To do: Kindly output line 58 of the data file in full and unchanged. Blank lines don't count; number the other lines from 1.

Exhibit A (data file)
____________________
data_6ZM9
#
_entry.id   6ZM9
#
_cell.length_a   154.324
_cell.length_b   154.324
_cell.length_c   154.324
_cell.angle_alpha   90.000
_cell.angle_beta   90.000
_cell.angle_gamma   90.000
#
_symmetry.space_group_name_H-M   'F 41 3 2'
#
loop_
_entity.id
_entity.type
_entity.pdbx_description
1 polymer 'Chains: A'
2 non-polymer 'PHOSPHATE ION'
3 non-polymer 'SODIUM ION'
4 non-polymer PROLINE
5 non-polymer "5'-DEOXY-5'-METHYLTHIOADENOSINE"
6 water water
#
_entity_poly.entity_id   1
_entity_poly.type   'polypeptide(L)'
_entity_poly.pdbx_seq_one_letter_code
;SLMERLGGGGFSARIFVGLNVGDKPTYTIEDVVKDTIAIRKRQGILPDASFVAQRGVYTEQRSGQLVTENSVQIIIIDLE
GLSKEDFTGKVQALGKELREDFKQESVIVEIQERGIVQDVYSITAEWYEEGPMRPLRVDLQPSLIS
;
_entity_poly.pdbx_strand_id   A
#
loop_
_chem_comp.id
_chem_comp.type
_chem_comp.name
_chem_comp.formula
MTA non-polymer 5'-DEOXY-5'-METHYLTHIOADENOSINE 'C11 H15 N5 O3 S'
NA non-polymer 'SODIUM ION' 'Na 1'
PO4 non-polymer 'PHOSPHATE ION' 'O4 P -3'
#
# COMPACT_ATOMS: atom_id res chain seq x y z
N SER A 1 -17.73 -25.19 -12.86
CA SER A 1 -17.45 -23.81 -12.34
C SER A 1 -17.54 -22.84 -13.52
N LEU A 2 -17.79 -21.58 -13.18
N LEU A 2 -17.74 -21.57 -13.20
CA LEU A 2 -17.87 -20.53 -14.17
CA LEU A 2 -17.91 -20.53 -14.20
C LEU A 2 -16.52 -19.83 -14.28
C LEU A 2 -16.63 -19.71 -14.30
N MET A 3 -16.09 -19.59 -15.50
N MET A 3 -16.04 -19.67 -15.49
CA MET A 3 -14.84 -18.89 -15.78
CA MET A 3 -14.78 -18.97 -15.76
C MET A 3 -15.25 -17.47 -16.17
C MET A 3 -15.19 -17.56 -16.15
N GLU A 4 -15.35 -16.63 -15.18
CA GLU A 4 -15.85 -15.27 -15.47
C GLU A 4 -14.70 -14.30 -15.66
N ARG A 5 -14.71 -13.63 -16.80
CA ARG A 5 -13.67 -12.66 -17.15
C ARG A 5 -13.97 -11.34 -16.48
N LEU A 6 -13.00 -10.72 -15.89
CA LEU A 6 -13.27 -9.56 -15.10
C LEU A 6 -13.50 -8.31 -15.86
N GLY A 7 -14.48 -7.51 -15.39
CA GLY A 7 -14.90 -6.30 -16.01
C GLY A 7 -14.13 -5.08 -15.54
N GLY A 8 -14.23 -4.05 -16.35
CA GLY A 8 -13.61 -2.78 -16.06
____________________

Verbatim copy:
N GLU A 4 -15.35 -16.63 -15.18